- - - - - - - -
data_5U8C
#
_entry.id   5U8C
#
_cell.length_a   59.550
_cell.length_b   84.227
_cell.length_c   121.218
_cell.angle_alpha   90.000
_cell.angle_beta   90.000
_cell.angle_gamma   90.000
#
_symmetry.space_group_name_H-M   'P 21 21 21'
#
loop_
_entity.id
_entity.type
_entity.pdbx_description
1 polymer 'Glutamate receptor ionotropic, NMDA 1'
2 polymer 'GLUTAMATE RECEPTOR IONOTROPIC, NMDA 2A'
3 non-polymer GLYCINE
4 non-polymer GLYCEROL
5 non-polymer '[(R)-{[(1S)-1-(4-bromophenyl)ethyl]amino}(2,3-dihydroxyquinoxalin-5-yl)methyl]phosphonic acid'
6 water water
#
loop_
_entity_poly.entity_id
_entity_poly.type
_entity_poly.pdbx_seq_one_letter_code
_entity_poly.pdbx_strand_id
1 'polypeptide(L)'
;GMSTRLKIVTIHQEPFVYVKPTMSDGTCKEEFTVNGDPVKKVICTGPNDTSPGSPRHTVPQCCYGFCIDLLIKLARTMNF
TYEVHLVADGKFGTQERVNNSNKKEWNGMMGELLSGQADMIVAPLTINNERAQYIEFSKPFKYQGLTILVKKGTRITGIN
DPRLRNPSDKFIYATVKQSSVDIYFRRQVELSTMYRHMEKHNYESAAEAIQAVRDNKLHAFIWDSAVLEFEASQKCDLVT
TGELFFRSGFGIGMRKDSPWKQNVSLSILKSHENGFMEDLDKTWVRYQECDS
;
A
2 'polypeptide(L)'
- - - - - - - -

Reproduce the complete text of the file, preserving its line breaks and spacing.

data_5U8C
#
_entry.id   5U8C
#
_cell.length_a   59.550
_cell.length_b   84.227
_cell.length_c   121.218
_cell.angle_alpha   90.000
_cell.angle_beta   90.000
_cell.angle_gamma   90.000
#
_symmetry.space_group_name_H-M   'P 21 21 21'
#
loop_
_entity.id
_entity.type
_entity.pdbx_description
1 polymer 'Glutamate receptor ionotropic, NMDA 1'
2 polymer 'GLUTAMATE RECEPTOR IONOTROPIC, NMDA 2A'
3 non-polymer GLYCINE
4 non-polymer GLYCEROL
5 non-polymer '[(R)-{[(1S)-1-(4-bromophenyl)ethyl]amino}(2,3-dihydroxyquinoxalin-5-yl)methyl]phosphonic acid'
6 water water
#
loop_
_entity_poly.entity_id
_entity_poly.type
_entity_poly.pdbx_seq_one_letter_code
_entity_poly.pdbx_strand_id
1 'polypeptide(L)'
;GMSTRLKIVTIHQEPFVYVKPTMSDGTCKEEFTVNGDPVKKVICTGPNDTSPGSPRHTVPQCCYGFCIDLLIKLARTMNF
TYEVHLVADGKFGTQERVNNSNKKEWNGMMGELLSGQADMIVAPLTINNERAQYIEFSKPFKYQGLTILVKKGTRITGIN
DPRLRNPSDKFIYATVKQSSVDIYFRRQVELSTMYRHMEKHNYESAAEAIQAVRDNKLHAFIWDSAVLEFEASQKCDLVT
TGELFFRSGFGIGMRKDSPWKQNVSLSILKSHENGFMEDLDKTWVRYQECDS
;
A
2 'polypeptide(L)'